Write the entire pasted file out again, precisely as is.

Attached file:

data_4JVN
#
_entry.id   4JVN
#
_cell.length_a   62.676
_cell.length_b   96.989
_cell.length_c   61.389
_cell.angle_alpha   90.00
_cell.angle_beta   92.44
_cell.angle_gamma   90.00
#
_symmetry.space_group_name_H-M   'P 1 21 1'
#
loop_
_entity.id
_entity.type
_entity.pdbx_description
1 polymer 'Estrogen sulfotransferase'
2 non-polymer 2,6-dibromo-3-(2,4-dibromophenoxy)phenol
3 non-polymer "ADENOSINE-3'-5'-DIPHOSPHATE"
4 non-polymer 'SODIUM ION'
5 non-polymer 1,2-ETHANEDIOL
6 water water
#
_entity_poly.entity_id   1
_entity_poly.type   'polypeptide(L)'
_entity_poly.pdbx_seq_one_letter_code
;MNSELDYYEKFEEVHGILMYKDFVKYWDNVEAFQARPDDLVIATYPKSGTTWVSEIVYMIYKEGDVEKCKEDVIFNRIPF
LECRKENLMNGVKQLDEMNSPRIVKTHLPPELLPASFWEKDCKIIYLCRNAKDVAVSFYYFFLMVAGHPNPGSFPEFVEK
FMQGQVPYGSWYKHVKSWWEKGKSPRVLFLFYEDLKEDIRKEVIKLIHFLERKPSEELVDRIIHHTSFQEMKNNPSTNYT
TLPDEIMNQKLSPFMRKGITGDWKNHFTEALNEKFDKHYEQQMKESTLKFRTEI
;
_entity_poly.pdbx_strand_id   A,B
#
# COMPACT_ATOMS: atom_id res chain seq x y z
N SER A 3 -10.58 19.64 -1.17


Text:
data_4JVN
#
_entry.id   4JVN
#
_cell.length_a   62.676
_cell.length_b   96.989
_cell.length_c   61.389
_cell.angle_alpha   90.00
_cell.angle_beta   92.44
_cell.angle_gamma   90.00
#
_symmetry.space_group_name_H-M   'P 1 21 1'
#
loop_
_entity.id
_entity.type
_entity.pdbx_description
1 polymer 'Estrogen sulfotransferase'
2 non-polymer 2,6-dibromo-3-(2,4-dibromophenoxy)phenol
3 non-polymer "ADENOSINE-3'-5'-DIPHOSPHATE"
4 non-polymer 'SODIUM ION'
5 non-polymer 1,2-ETHANEDIOL
6 water water
#
_entity_poly.entity_id   1
_entity_poly.type   'polypeptide(L)'
_entity_poly.pdbx_seq_one_letter_code
;MNSELDYYEKFEEVHGILMYKDFVKYWDNVEAFQARPDDLVIATYPKSGTTWVSEIVYMIYKEGDVEKCKEDVIFNRIPF
LECRKENLMNGVKQLDEMNSPRIVKTHLPPELLPASFWEKDCKIIYLCRNAKDVAVSFYYFFLMVAGHPNPGSFPEFVEK
FMQGQVPYGSWYKHVKSWWEKGKSPRVLFLFYEDLKEDIRKEVIKLIHFLERKPSEELVDRIIHHTSFQEMKNNPSTNYT
TLPDEIMNQKLSPFMRKGITGDWKNHFTEALNEKFDKHYEQQMKESTLKFRTEI
;
_entity_poly.pdbx_strand_id   A,B
#
# COMPACT_ATOMS: atom_id res chain seq x y z
N SER A 3 -10.58 19.64 -1.17